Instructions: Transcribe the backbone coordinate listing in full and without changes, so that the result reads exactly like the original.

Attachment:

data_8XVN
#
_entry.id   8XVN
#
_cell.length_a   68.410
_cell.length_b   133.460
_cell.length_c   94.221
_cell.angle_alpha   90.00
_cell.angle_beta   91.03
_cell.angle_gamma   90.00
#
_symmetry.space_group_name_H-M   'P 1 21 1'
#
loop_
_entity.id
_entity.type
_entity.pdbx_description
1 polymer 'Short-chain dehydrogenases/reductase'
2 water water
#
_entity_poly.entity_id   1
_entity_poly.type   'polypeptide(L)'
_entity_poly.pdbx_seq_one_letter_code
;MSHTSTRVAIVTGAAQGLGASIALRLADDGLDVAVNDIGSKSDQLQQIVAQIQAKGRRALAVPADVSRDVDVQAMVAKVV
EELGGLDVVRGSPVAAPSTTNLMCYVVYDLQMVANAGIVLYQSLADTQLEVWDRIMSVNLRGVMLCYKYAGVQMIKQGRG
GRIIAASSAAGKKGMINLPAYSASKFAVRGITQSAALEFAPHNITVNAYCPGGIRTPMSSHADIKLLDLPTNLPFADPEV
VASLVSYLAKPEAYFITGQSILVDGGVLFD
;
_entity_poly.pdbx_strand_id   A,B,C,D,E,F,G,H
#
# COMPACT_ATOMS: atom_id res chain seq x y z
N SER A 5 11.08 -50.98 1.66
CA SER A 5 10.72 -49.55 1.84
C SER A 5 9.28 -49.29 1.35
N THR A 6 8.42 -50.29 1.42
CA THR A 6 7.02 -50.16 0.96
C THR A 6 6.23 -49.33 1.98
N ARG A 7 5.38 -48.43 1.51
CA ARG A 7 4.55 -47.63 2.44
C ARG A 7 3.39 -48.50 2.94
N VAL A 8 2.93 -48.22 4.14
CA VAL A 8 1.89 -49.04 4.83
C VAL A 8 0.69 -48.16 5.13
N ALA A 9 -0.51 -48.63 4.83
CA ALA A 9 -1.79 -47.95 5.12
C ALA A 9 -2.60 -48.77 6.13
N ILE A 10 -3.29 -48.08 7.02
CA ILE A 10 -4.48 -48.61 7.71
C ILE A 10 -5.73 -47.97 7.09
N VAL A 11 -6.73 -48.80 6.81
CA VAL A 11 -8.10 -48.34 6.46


data_8XVN
#
_entry.id   8XVN
#
_cell.length_a   68.410
_cell.length_b   133.460
_cell.length_c   94.221
_cell.angle_alpha   90.00
_cell.angle_beta   91.03
_cell.angle_gamma   90.00
#
_symmetry.space_group_name_H-M   'P 1 21 1'
#
loop_
_entity.id
_entity.type
_entity.pdbx_description
1 polymer 'Short-chain dehydrogenases/reductase'
2 water water
#
_entity_poly.entity_id   1
_entity_poly.type   'polypeptide(L)'
_entity_poly.pdbx_seq_one_letter_code
;MSHTSTRVAIVTGAAQGLGASIALRLADDGLDVAVNDIGSKSDQLQQIVAQIQAKGRRALAVPADVSRDVDVQAMVAKVV
EELGGLDVVRGSPVAAPSTTNLMCYVVYDLQMVANAGIVLYQSLADTQLEVWDRIMSVNLRGVMLCYKYAGVQMIKQGRG
GRIIAASSAAGKKGMINLPAYSASKFAVRGITQSAALEFAPHNITVNAYCPGGIRTPMSSHADIKLLDLPTNLPFADPEV
VASLVSYLAKPEAYFITGQSILVDGGVLFD
;
_entity_poly.pdbx_strand_id   A,B,C,D,E,F,G,H
#
# COMPACT_ATOMS: atom_id res chain seq x y z
N SER A 5 11.08 -50.98 1.66
CA SER A 5 10.72 -49.55 1.84
C SER A 5 9.28 -49.29 1.35
N THR A 6 8.42 -50.29 1.42
CA THR A 6 7.02 -50.16 0.96
C THR A 6 6.23 -49.33 1.98
N ARG A 7 5.38 -48.43 1.51
CA ARG A 7 4.55 -47.63 2.44
C ARG A 7 3.39 -48.50 2.94
N VAL A 8 2.93 -48.22 4.14
CA VAL A 8 1.89 -49.04 4.83
C VAL A 8 0.69 -48.16 5.13
N ALA A 9 -0.51 -48.63 4.83
CA ALA A 9 -1.79 -47.95 5.12
C ALA A 9 -2.60 -48.77 6.13
N ILE A 10 -3.29 -48.08 7.02
CA ILE A 10 -4.48 -48.61 7.71
C ILE A 10 -5.73 -47.97 7.09
N VAL A 11 -6.73 -48.80 6.81
CA VAL A 11 -8.10 -48.34 6.46